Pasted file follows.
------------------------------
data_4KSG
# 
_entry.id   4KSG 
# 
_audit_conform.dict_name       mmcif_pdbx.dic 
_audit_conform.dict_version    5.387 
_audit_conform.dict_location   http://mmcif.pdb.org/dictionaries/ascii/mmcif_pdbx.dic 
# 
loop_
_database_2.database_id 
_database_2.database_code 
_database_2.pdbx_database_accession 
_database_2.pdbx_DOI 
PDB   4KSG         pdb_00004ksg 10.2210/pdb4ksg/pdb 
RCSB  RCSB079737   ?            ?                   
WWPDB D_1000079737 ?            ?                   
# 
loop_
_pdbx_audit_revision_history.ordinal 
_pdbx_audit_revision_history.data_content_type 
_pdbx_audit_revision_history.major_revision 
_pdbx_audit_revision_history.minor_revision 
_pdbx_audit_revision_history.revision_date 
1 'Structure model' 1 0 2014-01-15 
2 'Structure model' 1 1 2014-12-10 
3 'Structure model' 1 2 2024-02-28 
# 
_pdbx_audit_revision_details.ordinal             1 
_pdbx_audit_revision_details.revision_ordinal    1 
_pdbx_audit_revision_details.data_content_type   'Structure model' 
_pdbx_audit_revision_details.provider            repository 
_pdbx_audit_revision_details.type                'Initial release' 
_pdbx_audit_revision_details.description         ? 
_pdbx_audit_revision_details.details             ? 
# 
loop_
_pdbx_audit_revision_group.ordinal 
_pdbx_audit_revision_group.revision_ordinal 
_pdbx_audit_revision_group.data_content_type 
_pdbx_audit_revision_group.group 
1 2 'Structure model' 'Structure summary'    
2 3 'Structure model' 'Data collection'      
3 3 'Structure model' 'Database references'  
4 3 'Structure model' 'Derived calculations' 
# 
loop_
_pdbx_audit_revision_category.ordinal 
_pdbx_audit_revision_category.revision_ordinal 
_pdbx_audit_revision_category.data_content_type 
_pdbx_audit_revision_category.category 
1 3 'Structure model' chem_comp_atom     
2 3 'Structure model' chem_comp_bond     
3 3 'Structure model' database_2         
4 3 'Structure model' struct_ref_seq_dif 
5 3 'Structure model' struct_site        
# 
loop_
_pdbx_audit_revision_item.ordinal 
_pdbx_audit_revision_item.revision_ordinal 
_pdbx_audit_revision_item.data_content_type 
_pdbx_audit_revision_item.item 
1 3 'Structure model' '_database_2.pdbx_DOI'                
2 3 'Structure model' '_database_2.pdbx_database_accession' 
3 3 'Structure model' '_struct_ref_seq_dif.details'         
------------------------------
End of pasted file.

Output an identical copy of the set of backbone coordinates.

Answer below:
data_4KSG
# 
_entry.id   4KSG 
# 
_audit_conform.dict_name       mmcif_pdbx.dic 
_audit_conform.dict_version    5.387 
_audit_conform.dict_location   http://mmcif.pdb.org/dictionaries/ascii/mmcif_pdbx.dic 
# 
loop_
_database_2.database_id 
_database_2.database_code 
_database_2.pdbx_database_accession 
_database_2.pdbx_DOI 
PDB   4KSG         pdb_00004ksg 10.2210/pdb4ksg/pdb 
RCSB  RCSB079737   ?            ?                   
WWPDB D_1000079737 ?            ?                   
# 
loop_
_pdbx_audit_revision_history.ordinal 
_pdbx_audit_revision_history.data_content_type 
_pdbx_audit_revision_history.major_revision 
_pdbx_audit_revision_history.minor_revision 
_pdbx_audit_revision_history.revision_date 
1 'Structure model' 1 0 2014-01-15 
2 'Structure model' 1 1 2014-12-10 
3 'Structure model' 1 2 2024-02-28 
# 
_pdbx_audit_revision_details.ordinal             1 
_pdbx_audit_revision_details.revision_ordinal    1 
_pdbx_audit_revision_details.data_content_type   'Structure model' 
_pdbx_audit_revision_details.provider            repository 
_pdbx_audit_revision_details.type                'Initial release' 
_pdbx_audit_revision_details.description         ? 
_pdbx_audit_revision_details.details             ? 
# 
loop_
_pdbx_audit_revision_group.ordinal 
_pdbx_audit_revision_group.revision_ordinal 
_pdbx_audit_revision_group.data_content_type 
_pdbx_audit_revision_group.group 
1 2 'Structure model' 'Structure summary'    
2 3 'Structure model' 'Data collection'      
3 3 'Structure model' 'Database references'  
4 3 'Structure model' 'Derived calculations' 
# 
loop_
_pdbx_audit_revision_category.ordinal 
_pdbx_audit_revision_category.revision_ordinal 
_pdbx_audit_revision_category.data_content_type 
_pdbx_audit_revision_category.category 
1 3 'Structure model' chem_comp_atom     
2 3 'Structure model' chem_comp_bond     
3 3 'Structure model' database_2         
4 3 'Structure model' struct_ref_seq_dif 
5 3 'Structure model' struct_site        
# 
loop_
_pdbx_audit_revision_item.ordinal 
_pdbx_audit_revision_item.revision_ordinal 
_pdbx_audit_revision_item.data_content_type 
_pdbx_audit_revision_item.item 
1 3 'Structure model' '_database_2.pdbx_DOI'                
2 3 'Structure model' '_database_2.pdbx_database_accession' 
3 3 'Structure model' '_struct_ref_seq_dif.details'         